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Evidence-based development of a post-surgical lumbar discectomy leaflet intervention: a Delphi consensus study
  1. P C Goodwin1,
  2. C C Wright2,
  3. C Allan3,
  4. L Crowther4,
  5. C Darley5,
  6. A Heap6,
  7. E Paul7,
  8. L White6,
  9. A Rushton2
  1. 1Department of Health Professions, Manchester Metropolitan University, Manchester, UK
  2. 2School of Sport, Exercise and Rehabilitation Sciences, College of Life and Environmental Sciences, University of Birmingham, Birmingham, UK
  3. 3Physiotherapy Department, Royal Liverpool and Broadgreen University Hospitals NHS Trust, Liverpool, UK
  4. 4Physiotherapy Department, Newcastle upon Tyne Hospitals NHS Foundation Trust, Newcastle, UK
  5. 5Physiotherapy Department, The Robert Jones and Agnes Hunt Orthopaedic and District Hospital NHS Trust, Oswestry, UK
  6. 6Physiotherapy Department, University Hospitals Birmingham NHS Foundation Trust, Birmingham, UK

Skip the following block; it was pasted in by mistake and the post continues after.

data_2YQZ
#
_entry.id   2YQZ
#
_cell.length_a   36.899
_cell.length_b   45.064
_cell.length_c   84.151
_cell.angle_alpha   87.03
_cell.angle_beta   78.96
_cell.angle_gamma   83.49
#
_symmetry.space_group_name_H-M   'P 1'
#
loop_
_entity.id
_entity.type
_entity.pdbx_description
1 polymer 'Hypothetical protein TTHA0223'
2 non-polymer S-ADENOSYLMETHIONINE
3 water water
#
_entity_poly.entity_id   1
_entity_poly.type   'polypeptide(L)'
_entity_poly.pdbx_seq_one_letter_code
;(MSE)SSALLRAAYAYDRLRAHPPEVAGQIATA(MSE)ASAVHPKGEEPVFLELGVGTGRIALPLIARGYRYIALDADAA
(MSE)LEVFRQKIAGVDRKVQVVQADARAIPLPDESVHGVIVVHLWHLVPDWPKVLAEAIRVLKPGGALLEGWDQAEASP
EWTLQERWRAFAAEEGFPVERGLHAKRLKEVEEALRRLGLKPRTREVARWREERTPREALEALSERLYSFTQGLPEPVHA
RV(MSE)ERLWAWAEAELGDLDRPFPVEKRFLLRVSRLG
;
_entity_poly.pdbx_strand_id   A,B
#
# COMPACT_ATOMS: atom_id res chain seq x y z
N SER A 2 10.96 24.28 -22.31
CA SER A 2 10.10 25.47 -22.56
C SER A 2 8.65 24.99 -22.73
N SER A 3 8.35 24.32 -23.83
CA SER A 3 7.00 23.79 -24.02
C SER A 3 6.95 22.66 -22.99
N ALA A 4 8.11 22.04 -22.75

7. 7Physiotherapy Department, Salford Royal NHS Foundation Trust, Salford, UK
  1. Correspondence to Dr P C Goodwin; p.goodwin{at}


Objective To produce free, expert-informed postoperative information for lumbar discectomy patients, satisfying UK National Health Service Information Standards.

Design A mixed methods approach utilising the Delphi technique and focus groups.

Setting Five spinal centres across the UK.

Participants Panel members included 23 physiotherapists, 11 patients and 17 spinal surgeons.

Intervention Three rounds of questionnaires including open and closed questions and attendance at a clinician/patient focus group.